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Thread: Tank removal, 1987 K100RT

  1. #1
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    Tank removal, 1987 K100RT

    OK, I'm stuck. Every description I've seen about How To Remove The Fuel Tank says to "remove the two pins at the rear corners of the tank". The Clymer manual goes further and says to remove them with pliers. I'll be damned if I can get them to budge. What's the trick? I need to raise the tank far enough to replace a sticky relay in the electrical box. Thanks for the help.
    The only honest answer to your question is "It depends".

  2. #2
    3 Red Bricks
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    If it says "remove two pins" it is WRONG!

    There ARE two approx. 3/8" diameter pins that are WELDED to the rear of the tank. These go down through two rubber bushings that go through two brackets that are welded to the top of the frame.

    There SHOULD be two clips attached to the pins that keep the pins from lifting through the bushing. You remove the CLIPS, then lift the rear of the tank.

    Pictures coming in the next 20 min.


    LONG MAY YOUR BRICK FLY!

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    Lee Fulton Forum Moderator
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  3. #3
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    LONG MAY YOUR BRICK FLY!

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    Lee Fulton Forum Moderator
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  4. #4
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    Yes, with those clips removed you should be able to lift the rear of the tank up (pivoting it on the attachment point near the front of the tank, without actually removing it at all). That is, provided you have removed any bodywork attached to the sides of the tank as well.

    If the tank hasn't been removed for some time, it may also be stuck to the rubber grommets surrounding the two welded pegs.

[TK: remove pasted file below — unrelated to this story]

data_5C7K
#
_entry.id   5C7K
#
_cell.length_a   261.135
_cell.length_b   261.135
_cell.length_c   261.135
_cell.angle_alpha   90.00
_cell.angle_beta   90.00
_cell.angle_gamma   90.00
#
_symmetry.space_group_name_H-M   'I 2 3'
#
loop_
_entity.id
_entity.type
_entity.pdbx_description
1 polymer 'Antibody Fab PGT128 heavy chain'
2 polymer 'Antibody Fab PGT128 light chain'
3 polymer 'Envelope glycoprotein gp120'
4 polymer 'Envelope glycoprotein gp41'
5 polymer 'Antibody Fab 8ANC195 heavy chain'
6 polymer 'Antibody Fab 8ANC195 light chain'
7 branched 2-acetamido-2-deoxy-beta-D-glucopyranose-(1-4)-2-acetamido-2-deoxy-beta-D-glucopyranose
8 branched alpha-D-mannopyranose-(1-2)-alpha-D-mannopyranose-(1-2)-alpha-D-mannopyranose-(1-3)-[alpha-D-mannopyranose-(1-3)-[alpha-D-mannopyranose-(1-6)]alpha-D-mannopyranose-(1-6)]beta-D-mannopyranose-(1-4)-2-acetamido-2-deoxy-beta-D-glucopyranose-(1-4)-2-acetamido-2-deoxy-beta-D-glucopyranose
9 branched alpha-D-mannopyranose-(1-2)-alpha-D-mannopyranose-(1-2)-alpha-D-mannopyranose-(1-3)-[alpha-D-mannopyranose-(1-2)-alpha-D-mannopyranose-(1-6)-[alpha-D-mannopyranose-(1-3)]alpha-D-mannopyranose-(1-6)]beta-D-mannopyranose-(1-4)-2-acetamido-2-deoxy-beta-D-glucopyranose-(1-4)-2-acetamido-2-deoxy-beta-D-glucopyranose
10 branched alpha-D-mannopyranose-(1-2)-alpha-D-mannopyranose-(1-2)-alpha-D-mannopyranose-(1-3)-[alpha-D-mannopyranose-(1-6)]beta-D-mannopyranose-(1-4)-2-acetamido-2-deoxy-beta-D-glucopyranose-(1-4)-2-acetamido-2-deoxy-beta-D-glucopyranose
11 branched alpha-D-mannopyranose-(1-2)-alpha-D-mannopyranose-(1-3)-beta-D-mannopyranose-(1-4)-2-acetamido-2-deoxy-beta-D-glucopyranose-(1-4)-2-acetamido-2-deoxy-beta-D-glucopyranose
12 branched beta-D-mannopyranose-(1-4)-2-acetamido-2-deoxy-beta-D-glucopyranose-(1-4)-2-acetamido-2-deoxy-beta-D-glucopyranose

Also, my '87 K75C hasn't had those clips installed in the 12k miles I've owned it, and seems none the worse for it. There really seems no risk of the tank coming loose, particularly once I replaced the aforementioned rubber grommets for the price of some loose change. The new ones really keep the pegs tightly in place. And the grommets themselves actually are important, as the tank rubbing directly on the steel mounting points back there can dig into the aluminum tank wall (floor).

  5. #5
    RK Ryder
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    I've had my K a few clicks over 100,000 miles and to my knowledge, those clips have never been on my tank during my time with the bike. Never had a problem with the tank falling off.
    Paul
    Retired and riding my RTs, the '87 K100 & the '98 R1100 !
    Treasurer of the Forest City Motorrad Club #159
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  6. #6
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    Things USUALLY don't fall up.

    The tank COULD come off in an accident. Probably not a good thing as it would severe fuel lines and spew fuel on an already bad situation. They put those there for a reason. Your bike, your choice.


    LONG MAY YOUR BRICK FLY!

    Ride Safe, Ride Far, Ride Often

    Lee Fulton Forum Moderator
    3 Marakesh Red K75Ss
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  7. #7
    RK Ryder
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    Quote Originally Posted by 98lee View Post
    Things USUALLY don't fall up. The tank COULD come off in an accident. Probably not a good thing as it would severe fuel lines and spew fuel on an already bad situation. They put those there for a reason. Your bike, your choice.
    Never knew that they were supposed to be there, Lee. The original owner had all of his servicing done at the dealership, as I did initially when I got it, so I would I assume that a dealer's mechanic must have forgotten to install a new set when servicing it. Hence, when I took over servicing my K, I had no reason to know that the clips were supposed to be installed. I have these in stock and will insert a couple when I do my next service, before the bike leaves the garage for it's first spring ride. Thanks for the tip.
    Paul
    Retired and riding my RTs, the '87 K100 & the '98 R1100 !